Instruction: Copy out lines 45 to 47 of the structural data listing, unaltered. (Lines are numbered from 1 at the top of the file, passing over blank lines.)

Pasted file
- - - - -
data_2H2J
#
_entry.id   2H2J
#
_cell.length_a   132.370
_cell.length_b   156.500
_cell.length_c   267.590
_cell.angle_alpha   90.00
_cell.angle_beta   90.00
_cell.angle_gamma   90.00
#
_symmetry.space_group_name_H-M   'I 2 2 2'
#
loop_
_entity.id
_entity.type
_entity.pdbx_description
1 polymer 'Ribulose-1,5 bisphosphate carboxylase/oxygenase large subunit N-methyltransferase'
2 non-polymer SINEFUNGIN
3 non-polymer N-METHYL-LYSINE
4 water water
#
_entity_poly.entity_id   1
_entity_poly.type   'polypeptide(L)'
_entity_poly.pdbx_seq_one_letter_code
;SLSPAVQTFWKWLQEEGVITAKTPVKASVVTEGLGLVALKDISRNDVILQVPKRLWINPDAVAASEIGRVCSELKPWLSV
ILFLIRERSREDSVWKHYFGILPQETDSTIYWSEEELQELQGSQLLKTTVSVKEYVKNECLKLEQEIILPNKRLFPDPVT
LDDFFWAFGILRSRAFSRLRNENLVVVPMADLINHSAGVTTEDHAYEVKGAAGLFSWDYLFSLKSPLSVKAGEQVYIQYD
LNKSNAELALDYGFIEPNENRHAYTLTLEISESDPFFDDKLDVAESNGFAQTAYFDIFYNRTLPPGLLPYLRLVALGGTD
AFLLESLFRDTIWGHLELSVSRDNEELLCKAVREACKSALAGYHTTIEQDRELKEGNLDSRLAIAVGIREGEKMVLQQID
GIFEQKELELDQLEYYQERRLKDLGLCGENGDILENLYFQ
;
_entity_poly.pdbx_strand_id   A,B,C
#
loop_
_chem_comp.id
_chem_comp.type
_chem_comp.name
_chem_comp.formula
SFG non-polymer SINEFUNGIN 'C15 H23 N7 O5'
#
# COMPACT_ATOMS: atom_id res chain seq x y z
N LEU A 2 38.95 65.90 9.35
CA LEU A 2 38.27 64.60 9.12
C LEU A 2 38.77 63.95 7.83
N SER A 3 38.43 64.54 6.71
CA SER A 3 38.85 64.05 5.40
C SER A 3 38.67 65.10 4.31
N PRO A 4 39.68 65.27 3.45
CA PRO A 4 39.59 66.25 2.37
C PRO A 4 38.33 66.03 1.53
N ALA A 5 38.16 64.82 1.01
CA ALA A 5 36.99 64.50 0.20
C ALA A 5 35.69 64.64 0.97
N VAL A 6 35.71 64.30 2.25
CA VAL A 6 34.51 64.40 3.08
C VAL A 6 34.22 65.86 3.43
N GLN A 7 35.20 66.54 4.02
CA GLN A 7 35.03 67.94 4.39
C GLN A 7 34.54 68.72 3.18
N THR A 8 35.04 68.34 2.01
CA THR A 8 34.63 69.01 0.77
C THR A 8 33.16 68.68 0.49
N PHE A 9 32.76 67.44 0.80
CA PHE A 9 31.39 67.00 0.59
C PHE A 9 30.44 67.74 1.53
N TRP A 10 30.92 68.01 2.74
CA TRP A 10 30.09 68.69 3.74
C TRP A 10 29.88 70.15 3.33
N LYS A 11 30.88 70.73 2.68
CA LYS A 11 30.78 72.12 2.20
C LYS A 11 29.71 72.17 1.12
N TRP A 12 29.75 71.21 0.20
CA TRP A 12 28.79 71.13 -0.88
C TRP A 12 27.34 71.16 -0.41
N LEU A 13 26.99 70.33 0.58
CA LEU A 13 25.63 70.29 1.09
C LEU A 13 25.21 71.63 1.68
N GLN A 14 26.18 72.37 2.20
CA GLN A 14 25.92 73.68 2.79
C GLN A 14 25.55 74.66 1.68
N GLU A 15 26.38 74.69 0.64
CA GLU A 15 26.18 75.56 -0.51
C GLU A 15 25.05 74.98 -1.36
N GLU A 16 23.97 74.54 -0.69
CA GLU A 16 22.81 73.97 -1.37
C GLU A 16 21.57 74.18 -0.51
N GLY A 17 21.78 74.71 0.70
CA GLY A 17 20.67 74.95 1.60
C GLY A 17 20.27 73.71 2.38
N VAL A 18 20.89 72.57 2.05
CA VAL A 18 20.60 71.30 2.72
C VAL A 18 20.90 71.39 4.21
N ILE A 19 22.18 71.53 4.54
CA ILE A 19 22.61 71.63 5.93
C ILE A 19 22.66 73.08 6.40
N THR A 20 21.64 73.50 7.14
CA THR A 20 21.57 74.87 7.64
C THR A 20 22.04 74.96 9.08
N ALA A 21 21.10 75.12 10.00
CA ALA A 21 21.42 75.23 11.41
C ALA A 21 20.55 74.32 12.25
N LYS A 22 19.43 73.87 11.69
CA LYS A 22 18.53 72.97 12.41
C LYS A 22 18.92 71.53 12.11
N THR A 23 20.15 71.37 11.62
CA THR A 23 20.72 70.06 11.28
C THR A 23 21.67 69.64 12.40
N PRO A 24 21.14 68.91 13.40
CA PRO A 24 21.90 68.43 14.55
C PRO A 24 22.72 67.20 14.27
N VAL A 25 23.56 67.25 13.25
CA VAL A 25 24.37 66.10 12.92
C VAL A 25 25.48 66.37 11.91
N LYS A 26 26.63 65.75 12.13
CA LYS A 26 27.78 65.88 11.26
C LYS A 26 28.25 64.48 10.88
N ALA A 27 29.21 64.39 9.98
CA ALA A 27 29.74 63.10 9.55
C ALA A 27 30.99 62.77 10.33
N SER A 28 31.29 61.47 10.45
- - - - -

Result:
C LEU A 2 38.77 63.95 7.83
N SER A 3 38.43 64.54 6.71
CA SER A 3 38.85 64.05 5.40